Super Bowl LIII takes place on Sunday, as the LA Rams face favourites New England Patriots at the Mercedes-Benz Stadium in Atlanta. The Super Bowl is the biggest single sporting event in the world and arguably bigger in terms of commercialisation, with brands paying north of $5m for a 30-second slot.
Despite the eye-watering costs for advertising, brands will receive huge exposure with viewership of Super Bowl LIII set to beat last year’s 103m – which was the lowest figure since the 2009 Super Bowl.
With each company jostling for attention during each ad break we often see bizarre, ethical or politically driven commercials and 2019 is no different. However, 66% of Americans say they think politically-focused Super Bowl ads are not appropriate – therefore there will be limited politics off the field at Super Bowl LIII.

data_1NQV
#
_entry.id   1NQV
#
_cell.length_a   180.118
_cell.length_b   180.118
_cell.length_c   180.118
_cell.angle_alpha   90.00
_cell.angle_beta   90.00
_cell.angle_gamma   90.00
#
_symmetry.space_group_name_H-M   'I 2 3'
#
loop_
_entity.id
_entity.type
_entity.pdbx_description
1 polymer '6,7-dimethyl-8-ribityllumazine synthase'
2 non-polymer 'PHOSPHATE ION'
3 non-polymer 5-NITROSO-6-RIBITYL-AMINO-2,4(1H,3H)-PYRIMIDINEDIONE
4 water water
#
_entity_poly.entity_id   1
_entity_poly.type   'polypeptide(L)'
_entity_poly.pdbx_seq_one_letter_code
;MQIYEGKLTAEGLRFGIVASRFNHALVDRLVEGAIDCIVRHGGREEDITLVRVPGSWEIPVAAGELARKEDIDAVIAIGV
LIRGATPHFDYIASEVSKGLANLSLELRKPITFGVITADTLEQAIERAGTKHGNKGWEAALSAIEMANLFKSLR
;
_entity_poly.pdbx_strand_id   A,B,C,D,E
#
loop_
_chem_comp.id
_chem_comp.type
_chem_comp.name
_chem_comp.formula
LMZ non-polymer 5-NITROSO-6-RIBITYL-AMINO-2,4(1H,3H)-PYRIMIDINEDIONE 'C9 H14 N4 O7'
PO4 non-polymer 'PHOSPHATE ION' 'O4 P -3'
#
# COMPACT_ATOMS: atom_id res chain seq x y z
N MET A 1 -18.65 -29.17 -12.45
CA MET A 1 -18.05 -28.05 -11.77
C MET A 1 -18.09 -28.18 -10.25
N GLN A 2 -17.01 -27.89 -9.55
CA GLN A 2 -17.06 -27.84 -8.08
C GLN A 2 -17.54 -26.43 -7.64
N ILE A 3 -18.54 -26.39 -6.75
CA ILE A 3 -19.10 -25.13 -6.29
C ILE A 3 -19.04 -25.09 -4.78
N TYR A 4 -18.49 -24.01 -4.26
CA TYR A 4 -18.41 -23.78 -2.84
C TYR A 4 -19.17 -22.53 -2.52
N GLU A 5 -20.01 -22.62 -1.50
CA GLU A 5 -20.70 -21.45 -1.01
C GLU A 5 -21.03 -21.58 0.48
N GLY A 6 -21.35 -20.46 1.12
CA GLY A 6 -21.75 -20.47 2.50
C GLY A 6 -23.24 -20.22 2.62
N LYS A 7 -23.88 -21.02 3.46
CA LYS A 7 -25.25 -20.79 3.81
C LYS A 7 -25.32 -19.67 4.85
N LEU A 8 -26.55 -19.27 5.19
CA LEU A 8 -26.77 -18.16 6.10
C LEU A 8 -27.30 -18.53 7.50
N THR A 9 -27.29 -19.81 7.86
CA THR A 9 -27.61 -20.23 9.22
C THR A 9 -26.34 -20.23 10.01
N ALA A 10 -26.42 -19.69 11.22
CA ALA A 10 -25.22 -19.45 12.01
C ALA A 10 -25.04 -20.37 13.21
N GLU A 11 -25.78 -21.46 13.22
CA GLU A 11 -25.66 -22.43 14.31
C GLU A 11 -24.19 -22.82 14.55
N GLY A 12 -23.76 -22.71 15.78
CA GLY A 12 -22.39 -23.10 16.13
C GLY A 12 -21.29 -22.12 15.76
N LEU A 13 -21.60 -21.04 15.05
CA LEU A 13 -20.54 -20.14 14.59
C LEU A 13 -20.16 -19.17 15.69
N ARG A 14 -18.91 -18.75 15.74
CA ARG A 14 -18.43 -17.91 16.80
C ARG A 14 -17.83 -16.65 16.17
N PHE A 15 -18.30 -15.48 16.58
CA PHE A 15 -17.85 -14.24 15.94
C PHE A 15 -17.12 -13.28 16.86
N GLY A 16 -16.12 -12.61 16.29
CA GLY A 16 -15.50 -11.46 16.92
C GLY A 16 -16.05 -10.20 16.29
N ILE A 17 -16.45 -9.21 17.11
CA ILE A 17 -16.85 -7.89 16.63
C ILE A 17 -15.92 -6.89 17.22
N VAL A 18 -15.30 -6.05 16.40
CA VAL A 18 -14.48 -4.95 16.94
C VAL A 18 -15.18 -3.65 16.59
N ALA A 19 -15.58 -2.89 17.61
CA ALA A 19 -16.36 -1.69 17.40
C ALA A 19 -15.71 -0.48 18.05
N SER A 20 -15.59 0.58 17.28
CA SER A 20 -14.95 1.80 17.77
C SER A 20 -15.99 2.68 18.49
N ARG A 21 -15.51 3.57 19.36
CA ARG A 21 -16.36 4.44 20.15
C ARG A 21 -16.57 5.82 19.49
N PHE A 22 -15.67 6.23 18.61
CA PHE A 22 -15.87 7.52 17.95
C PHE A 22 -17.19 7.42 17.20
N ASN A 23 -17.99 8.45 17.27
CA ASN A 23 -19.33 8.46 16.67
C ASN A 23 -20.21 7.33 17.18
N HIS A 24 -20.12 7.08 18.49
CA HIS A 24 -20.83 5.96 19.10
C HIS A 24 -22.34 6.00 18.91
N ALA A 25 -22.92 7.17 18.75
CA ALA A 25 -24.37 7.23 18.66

Pepsi know they are stepping into Coca-Cola country in Atlanta, but their ‘More Than OK’ advert aims to put an end to the question, is Pepsi OK?
Doritos have put together the unlikely collaboration of Chance the Rapper and The Backstreet Boys for ‘Now Its Hot’
Female-led dating app, Bumble, has enlisted the help of Serena Williams to promote empowerment with their ‘The Ball Is In Her Court’ ad.